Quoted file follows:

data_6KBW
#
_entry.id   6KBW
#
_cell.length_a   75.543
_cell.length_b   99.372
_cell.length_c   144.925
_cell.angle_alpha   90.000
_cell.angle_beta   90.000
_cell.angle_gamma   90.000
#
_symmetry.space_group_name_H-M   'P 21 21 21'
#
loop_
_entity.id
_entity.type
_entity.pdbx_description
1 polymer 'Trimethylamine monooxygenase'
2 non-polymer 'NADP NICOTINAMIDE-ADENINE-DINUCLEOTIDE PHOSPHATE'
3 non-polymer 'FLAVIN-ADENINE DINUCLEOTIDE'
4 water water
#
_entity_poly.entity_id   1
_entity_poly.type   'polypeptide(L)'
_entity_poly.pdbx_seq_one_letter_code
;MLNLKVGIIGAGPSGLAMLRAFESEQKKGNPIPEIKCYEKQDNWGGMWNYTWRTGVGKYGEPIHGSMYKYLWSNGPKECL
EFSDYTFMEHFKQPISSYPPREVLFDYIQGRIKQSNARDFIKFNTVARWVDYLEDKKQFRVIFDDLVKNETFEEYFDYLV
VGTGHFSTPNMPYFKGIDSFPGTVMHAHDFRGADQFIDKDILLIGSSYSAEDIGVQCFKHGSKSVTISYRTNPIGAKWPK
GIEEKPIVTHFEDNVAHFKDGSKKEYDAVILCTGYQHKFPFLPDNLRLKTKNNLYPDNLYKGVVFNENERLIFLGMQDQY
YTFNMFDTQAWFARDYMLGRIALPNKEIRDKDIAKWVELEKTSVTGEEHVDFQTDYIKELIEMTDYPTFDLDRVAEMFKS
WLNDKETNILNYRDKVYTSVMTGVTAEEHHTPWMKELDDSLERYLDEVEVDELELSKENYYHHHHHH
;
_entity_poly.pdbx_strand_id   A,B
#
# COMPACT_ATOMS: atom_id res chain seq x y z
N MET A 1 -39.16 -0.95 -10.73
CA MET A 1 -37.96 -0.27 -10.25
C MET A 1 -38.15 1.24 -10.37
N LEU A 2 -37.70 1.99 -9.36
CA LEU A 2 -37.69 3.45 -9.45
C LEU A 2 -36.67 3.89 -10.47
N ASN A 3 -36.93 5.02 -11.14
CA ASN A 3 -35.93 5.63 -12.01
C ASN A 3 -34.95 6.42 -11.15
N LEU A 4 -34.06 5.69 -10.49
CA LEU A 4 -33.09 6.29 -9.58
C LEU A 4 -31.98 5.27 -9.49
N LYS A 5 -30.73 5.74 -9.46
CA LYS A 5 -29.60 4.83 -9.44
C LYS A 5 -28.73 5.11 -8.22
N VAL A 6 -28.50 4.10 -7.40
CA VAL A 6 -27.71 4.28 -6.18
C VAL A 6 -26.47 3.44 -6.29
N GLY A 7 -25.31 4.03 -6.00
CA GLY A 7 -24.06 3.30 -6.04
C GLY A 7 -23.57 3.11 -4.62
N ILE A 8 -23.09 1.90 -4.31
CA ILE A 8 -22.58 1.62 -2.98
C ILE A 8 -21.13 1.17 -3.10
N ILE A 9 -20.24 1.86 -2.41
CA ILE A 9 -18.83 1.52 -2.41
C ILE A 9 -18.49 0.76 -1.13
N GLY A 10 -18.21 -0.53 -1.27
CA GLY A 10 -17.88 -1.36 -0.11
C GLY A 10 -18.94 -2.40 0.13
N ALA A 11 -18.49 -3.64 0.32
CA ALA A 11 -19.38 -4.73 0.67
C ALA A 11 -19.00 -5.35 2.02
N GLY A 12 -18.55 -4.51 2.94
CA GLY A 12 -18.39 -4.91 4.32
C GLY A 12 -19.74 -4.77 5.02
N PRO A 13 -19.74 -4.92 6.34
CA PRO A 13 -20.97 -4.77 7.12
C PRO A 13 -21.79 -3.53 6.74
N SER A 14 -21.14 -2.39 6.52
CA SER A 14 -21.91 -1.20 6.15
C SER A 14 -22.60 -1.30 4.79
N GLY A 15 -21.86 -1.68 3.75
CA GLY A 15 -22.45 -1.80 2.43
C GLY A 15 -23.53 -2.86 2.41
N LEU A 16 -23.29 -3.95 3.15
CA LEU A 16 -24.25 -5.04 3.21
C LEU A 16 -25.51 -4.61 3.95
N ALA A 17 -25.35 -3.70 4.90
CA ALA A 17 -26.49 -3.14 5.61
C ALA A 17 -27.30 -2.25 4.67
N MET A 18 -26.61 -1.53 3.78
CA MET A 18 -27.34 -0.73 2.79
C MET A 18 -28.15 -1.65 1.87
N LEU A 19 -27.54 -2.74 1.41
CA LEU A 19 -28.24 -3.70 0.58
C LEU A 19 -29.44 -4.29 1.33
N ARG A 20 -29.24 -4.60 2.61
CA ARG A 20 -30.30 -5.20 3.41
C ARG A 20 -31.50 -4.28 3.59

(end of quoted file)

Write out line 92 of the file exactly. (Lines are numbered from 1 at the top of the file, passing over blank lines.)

C LEU A 19 -29.44 -4.29 1.33